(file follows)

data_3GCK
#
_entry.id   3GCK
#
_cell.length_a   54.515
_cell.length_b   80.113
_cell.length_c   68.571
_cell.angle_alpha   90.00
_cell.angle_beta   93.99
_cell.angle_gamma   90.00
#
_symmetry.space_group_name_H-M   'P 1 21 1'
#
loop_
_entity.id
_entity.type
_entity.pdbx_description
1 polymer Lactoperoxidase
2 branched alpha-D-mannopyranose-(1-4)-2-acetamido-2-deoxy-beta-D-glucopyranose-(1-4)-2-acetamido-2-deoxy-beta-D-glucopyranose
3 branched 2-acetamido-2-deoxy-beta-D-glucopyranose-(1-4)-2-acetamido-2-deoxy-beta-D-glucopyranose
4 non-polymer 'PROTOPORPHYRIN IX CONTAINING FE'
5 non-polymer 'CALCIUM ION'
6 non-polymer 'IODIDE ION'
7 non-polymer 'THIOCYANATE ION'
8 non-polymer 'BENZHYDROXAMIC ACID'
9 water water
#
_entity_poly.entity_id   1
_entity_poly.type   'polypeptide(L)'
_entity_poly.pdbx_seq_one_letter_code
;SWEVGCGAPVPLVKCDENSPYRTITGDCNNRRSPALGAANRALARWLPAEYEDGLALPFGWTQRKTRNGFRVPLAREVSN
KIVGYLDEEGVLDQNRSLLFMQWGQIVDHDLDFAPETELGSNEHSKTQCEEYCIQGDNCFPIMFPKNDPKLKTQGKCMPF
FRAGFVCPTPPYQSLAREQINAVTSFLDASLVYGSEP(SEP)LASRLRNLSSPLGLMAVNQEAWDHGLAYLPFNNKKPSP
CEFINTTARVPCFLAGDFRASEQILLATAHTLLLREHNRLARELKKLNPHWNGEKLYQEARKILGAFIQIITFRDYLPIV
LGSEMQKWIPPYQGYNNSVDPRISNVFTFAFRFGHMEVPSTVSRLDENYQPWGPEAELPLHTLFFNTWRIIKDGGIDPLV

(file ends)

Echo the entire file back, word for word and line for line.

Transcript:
data_3GCK
#
_entry.id   3GCK
#
_cell.length_a   54.515
_cell.length_b   80.113
_cell.length_c   68.571
_cell.angle_alpha   90.00
_cell.angle_beta   93.99
_cell.angle_gamma   90.00
#
_symmetry.space_group_name_H-M   'P 1 21 1'
#
loop_
_entity.id
_entity.type
_entity.pdbx_description
1 polymer Lactoperoxidase
2 branched alpha-D-mannopyranose-(1-4)-2-acetamido-2-deoxy-beta-D-glucopyranose-(1-4)-2-acetamido-2-deoxy-beta-D-glucopyranose
3 branched 2-acetamido-2-deoxy-beta-D-glucopyranose-(1-4)-2-acetamido-2-deoxy-beta-D-glucopyranose
4 non-polymer 'PROTOPORPHYRIN IX CONTAINING FE'
5 non-polymer 'CALCIUM ION'
6 non-polymer 'IODIDE ION'
7 non-polymer 'THIOCYANATE ION'
8 non-polymer 'BENZHYDROXAMIC ACID'
9 water water
#
_entity_poly.entity_id   1
_entity_poly.type   'polypeptide(L)'
_entity_poly.pdbx_seq_one_letter_code
;SWEVGCGAPVPLVKCDENSPYRTITGDCNNRRSPALGAANRALARWLPAEYEDGLALPFGWTQRKTRNGFRVPLAREVSN
KIVGYLDEEGVLDQNRSLLFMQWGQIVDHDLDFAPETELGSNEHSKTQCEEYCIQGDNCFPIMFPKNDPKLKTQGKCMPF
FRAGFVCPTPPYQSLAREQINAVTSFLDASLVYGSEP(SEP)LASRLRNLSSPLGLMAVNQEAWDHGLAYLPFNNKKPSP
CEFINTTARVPCFLAGDFRASEQILLATAHTLLLREHNRLARELKKLNPHWNGEKLYQEARKILGAFIQIITFRDYLPIV
LGSEMQKWIPPYQGYNNSVDPRISNVFTFAFRFGHMEVPSTVSRLDENYQPWGPEAELPLHTLFFNTWRIIKDGGIDPLV